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Interview with Kelli O'Hara
Wonder in the World

By Beth Herstein


Kelli O'Hara
Kelli O'Hara first appeared on Broadway in Jekyll & Hyde in 2000, and she has been an increasingly popular presence there ever since. After performances in short-lived shows including 2002's Sweet Smell of Success and My Life with Albertine (Off-Broadway) the following year, she co-starred in Lincoln Center's award-winning hit, Light in the Piazza in 2005, earning her first Tony nomination and kicking her career into higher gear. Piazza was followed by even bigger successes: the 2006 smash revival of The Pajama Game at Roundabout Theatre Company, and a concert staging of My Fair Lady in 2007. Now, O'Hara has released her first solo CD, "Wonder in the World," which is arranged and orchestrated by her Pajama Game co-star Harry Connick Jr. In addition, she currently stars as Nellie Forbush in one of Broadway's biggest hits, Lincoln Center's highly acclaimed revival of South Pacific. Recently, O'Hara stole a few minutes from her busy schedule to talk to me by phone about "Wonder in the World," South Pacific and other projects.

Beth Herstein:  You recorded "Wonder in the World" a while back. How did the CD made its way to Ghostlight?

Kelli O'Hara:  I made the album with Harry [during the run of The Pajama Game], but it wasn't released initially. Then Kurt Deutsch and the wonderful people at Sh-k-boom came on board and said, "We want to release this for you." They've absolutely done that in a very quick fashion, and it's been fantastic. So Ghostlight is my record label. It's wonderful what [Kurt Deutsch and his wife, Sherie Renee Scott] have done with their record company - Sh-k-boom and Ghostlight. It's been fantastic in this business. They're really making a name for themselves, and I'm proud to be on their label.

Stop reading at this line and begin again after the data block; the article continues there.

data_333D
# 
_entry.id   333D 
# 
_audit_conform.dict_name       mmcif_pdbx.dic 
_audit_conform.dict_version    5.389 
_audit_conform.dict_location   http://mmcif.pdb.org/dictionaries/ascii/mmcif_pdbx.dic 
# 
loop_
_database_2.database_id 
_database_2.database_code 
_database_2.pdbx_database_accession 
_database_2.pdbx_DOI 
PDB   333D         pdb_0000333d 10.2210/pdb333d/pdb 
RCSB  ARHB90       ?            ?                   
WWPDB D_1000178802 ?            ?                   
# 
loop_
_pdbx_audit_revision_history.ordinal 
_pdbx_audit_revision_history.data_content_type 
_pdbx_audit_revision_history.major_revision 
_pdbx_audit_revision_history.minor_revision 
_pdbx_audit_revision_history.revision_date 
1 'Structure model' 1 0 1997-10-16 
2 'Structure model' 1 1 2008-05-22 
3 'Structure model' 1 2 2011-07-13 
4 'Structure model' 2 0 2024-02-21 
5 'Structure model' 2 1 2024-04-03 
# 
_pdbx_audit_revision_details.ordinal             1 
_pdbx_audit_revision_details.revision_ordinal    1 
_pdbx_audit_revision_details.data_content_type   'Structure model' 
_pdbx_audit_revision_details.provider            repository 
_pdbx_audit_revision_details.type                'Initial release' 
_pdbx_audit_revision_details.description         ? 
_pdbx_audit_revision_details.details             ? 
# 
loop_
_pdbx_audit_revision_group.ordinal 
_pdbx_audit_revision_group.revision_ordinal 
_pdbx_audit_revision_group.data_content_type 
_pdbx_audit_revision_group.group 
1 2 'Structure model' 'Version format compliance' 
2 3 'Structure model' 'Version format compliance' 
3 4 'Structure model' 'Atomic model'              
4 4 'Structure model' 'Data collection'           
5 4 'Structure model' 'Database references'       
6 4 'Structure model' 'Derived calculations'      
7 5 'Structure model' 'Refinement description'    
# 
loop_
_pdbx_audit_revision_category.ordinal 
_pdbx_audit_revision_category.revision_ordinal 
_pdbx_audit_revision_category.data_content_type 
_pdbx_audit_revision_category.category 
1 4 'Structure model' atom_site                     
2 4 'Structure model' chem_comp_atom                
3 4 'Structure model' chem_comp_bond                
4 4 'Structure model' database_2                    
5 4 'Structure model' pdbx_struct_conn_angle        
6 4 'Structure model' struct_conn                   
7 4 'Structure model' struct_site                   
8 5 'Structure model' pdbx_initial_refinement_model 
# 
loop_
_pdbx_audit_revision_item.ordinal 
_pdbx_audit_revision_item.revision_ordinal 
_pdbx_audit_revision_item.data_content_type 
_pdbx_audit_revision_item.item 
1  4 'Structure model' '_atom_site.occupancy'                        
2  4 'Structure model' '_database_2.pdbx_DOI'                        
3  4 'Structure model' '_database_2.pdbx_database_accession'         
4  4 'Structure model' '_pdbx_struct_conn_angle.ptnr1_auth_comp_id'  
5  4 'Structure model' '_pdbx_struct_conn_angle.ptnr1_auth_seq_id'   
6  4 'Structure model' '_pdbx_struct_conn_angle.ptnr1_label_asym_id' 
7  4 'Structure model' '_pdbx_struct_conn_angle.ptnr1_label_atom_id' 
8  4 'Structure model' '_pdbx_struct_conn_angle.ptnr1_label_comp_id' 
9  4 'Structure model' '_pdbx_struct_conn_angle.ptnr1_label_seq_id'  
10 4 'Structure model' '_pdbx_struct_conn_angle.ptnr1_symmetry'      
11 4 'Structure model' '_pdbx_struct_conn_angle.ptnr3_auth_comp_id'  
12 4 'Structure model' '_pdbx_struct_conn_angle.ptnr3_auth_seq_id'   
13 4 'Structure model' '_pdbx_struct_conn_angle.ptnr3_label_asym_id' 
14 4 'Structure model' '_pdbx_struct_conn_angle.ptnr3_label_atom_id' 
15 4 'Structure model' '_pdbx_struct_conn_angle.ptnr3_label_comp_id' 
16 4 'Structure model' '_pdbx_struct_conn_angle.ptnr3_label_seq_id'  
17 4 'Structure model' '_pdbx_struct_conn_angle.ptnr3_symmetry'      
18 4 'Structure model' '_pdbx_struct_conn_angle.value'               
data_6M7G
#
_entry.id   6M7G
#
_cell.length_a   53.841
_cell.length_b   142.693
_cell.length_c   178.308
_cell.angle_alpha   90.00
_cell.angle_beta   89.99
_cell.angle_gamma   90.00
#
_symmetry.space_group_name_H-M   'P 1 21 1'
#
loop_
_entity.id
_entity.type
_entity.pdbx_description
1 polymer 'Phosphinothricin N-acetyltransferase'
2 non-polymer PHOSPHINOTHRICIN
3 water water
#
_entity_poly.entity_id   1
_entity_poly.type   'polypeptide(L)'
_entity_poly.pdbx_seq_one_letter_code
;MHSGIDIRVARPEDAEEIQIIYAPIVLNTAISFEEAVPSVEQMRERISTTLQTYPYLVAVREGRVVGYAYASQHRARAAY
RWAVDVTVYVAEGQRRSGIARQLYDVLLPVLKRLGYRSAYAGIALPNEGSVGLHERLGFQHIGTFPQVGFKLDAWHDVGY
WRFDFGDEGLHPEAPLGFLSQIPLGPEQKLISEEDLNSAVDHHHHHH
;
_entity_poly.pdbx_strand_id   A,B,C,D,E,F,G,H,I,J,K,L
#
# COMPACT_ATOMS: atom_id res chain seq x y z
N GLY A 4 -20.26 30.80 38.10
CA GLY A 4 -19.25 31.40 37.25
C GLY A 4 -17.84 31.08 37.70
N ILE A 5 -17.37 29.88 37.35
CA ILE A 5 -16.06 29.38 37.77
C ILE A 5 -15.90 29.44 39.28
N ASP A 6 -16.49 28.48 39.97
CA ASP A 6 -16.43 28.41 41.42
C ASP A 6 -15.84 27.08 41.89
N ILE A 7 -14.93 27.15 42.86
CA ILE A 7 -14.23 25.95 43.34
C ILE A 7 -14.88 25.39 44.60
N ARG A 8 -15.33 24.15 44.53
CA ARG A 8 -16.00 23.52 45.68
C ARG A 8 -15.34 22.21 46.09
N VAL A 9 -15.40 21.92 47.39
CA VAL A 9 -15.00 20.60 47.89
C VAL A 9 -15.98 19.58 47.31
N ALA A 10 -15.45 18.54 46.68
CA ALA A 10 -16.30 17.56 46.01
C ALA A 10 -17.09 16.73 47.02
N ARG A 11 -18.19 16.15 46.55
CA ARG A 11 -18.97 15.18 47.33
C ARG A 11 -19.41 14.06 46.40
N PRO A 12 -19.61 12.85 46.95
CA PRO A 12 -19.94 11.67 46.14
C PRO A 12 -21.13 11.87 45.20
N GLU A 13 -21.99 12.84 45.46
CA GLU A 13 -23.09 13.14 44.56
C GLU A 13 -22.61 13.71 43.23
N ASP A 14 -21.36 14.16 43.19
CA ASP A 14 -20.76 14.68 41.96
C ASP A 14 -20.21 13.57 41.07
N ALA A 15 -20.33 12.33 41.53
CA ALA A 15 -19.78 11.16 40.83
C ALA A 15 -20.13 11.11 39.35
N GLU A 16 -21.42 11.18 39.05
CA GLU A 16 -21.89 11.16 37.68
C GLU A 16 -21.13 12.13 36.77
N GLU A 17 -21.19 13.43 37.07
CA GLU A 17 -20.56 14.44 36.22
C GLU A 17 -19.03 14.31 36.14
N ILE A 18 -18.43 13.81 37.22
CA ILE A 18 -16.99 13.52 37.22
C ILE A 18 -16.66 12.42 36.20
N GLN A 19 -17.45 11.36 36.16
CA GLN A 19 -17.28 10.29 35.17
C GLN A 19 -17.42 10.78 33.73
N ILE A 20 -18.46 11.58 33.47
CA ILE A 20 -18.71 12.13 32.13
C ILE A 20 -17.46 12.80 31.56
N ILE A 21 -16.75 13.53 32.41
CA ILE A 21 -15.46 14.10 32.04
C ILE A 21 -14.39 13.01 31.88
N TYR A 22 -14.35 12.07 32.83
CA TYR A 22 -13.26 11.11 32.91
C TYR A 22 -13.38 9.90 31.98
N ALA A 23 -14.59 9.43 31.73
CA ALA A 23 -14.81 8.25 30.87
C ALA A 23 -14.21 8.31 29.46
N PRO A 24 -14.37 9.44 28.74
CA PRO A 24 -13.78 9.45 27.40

BH:  What was it like to work with Harry Connick Jr. in this different role in the studio?

KO:  Harry is instrumental in this record. It was his idea to help me start doing it. He arranged everything, and I recorded with all his musicians. I felt really lucky to be working with such top notch people.

It was kind of a big wash of things [going on at the time]. We were doing the show together, but at the same time we were also recording the [Harry on Broadway] album, which included both The Pajama Game [revival cast recording] and Thou Shalt Not tracks. We spent a lot of that spring not only on the stage doing The Pajama Game but in the recording studio recording three different albums, really, including the second part of the Harry on Broadway album, which included those Thou Shalt Not tracks. Between shows and on breaks during shows we would be working on arrangements [for my solo album] in his dressing room. He would be writing them, we would be picking out songs. It was kind of a real collaboration of a lot of things going on at the same time. It felt like an incredibly artistic time. The show was such a fun and wonderful thing, and there we were on the side doing a lot of different kinds of music. It was a lot of fun.

BH:  Your husband Greg Naughton wrote one of the songs on your new album, and you've appeared on stage together. Do you plan to do more together?

KO:  With all my CD release stuff and in different concerts I've been doing, he's been joining me on the stage and singing the song with me. People ask all the time, when are you two going to write together or perform together? I think we will. We very much enjoy it. Right now our schedules have been so busy, and he's also working on his own album. I think that when things start to settle down again, you'll probably see us wanting to spend more time together and turning that into some sort of collaboration.

BH:  How did you select the songs for the CD, and find the right balance between older and newer songs, theater and popular tunes?